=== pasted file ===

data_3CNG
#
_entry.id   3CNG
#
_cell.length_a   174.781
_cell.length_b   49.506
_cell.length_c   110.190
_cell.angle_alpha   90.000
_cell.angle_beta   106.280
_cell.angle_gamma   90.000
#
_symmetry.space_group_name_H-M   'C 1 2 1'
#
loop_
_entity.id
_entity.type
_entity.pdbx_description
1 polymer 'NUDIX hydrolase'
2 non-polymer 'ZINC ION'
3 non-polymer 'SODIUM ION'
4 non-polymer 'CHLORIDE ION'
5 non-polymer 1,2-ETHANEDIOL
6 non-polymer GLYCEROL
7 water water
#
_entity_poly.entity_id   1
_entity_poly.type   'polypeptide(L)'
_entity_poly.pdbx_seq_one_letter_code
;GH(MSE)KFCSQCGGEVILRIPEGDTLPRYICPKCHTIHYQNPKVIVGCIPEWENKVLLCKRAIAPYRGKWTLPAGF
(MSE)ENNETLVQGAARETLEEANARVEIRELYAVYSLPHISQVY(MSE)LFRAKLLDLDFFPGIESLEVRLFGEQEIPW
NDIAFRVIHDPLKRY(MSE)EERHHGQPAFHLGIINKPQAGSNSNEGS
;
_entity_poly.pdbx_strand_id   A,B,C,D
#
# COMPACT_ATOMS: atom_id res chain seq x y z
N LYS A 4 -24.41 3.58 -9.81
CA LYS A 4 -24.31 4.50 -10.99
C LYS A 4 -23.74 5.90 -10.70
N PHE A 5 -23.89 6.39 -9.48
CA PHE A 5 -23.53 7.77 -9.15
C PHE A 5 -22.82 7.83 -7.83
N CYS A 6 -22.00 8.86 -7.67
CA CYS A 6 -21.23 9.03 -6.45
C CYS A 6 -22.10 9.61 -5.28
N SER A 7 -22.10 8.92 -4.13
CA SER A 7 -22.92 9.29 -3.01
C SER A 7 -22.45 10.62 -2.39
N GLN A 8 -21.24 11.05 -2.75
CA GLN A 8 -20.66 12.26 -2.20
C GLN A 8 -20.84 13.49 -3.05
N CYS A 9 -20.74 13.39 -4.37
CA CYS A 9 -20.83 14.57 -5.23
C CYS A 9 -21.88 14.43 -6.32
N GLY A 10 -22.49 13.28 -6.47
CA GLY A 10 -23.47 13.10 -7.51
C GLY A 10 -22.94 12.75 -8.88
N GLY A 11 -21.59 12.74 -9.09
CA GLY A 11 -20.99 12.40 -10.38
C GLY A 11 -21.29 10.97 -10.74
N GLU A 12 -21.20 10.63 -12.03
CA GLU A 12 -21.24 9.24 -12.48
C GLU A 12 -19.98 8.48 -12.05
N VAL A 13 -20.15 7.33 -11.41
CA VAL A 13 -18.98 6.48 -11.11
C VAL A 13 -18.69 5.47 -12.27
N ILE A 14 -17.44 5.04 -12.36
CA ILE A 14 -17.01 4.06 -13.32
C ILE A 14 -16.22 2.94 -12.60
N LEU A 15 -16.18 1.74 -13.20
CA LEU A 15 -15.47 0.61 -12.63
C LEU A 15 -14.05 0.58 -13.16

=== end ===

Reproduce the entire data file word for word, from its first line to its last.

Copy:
data_3CNG
#
_entry.id   3CNG
#
_cell.length_a   174.781
_cell.length_b   49.506
_cell.length_c   110.190
_cell.angle_alpha   90.000
_cell.angle_beta   106.280
_cell.angle_gamma   90.000
#
_symmetry.space_group_name_H-M   'C 1 2 1'
#
loop_
_entity.id
_entity.type
_entity.pdbx_description
1 polymer 'NUDIX hydrolase'
2 non-polymer 'ZINC ION'
3 non-polymer 'SODIUM ION'
4 non-polymer 'CHLORIDE ION'
5 non-polymer 1,2-ETHANEDIOL
6 non-polymer GLYCEROL
7 water water
#
_entity_poly.entity_id   1
_entity_poly.type   'polypeptide(L)'
_entity_poly.pdbx_seq_one_letter_code
;GH(MSE)KFCSQCGGEVILRIPEGDTLPRYICPKCHTIHYQNPKVIVGCIPEWENKVLLCKRAIAPYRGKWTLPAGF
(MSE)ENNETLVQGAARETLEEANARVEIRELYAVYSLPHISQVY(MSE)LFRAKLLDLDFFPGIESLEVRLFGEQEIPW
NDIAFRVIHDPLKRY(MSE)EERHHGQPAFHLGIINKPQAGSNSNEGS
;
_entity_poly.pdbx_strand_id   A,B,C,D
#
# COMPACT_ATOMS: atom_id res chain seq x y z
N LYS A 4 -24.41 3.58 -9.81
CA LYS A 4 -24.31 4.50 -10.99
C LYS A 4 -23.74 5.90 -10.70
N PHE A 5 -23.89 6.39 -9.48
CA PHE A 5 -23.53 7.77 -9.15
C PHE A 5 -22.82 7.83 -7.83
N CYS A 6 -22.00 8.86 -7.67
CA CYS A 6 -21.23 9.03 -6.45
C CYS A 6 -22.10 9.61 -5.28
N SER A 7 -22.10 8.92 -4.13
CA SER A 7 -22.92 9.29 -3.01
C SER A 7 -22.45 10.62 -2.39
N GLN A 8 -21.24 11.05 -2.75
CA GLN A 8 -20.66 12.26 -2.20
C GLN A 8 -20.84 13.49 -3.05
N CYS A 9 -20.74 13.39 -4.37
CA CYS A 9 -20.83 14.57 -5.23
C CYS A 9 -21.88 14.43 -6.32
N GLY A 10 -22.49 13.28 -6.47
CA GLY A 10 -23.47 13.10 -7.51
C GLY A 10 -22.94 12.75 -8.88
N GLY A 11 -21.59 12.74 -9.09
CA GLY A 11 -20.99 12.40 -10.38
C GLY A 11 -21.29 10.97 -10.74
N GLU A 12 -21.20 10.63 -12.03
CA GLU A 12 -21.24 9.24 -12.48
C GLU A 12 -19.98 8.48 -12.05
N VAL A 13 -20.15 7.33 -11.41
CA VAL A 13 -18.98 6.48 -11.11
C VAL A 13 -18.69 5.47 -12.27
N ILE A 14 -17.44 5.04 -12.36
CA ILE A 14 -17.01 4.06 -13.32
C ILE A 14 -16.22 2.94 -12.60
N LEU A 15 -16.18 1.74 -13.20
CA LEU A 15 -15.47 0.61 -12.63
C LEU A 15 -14.05 0.58 -13.16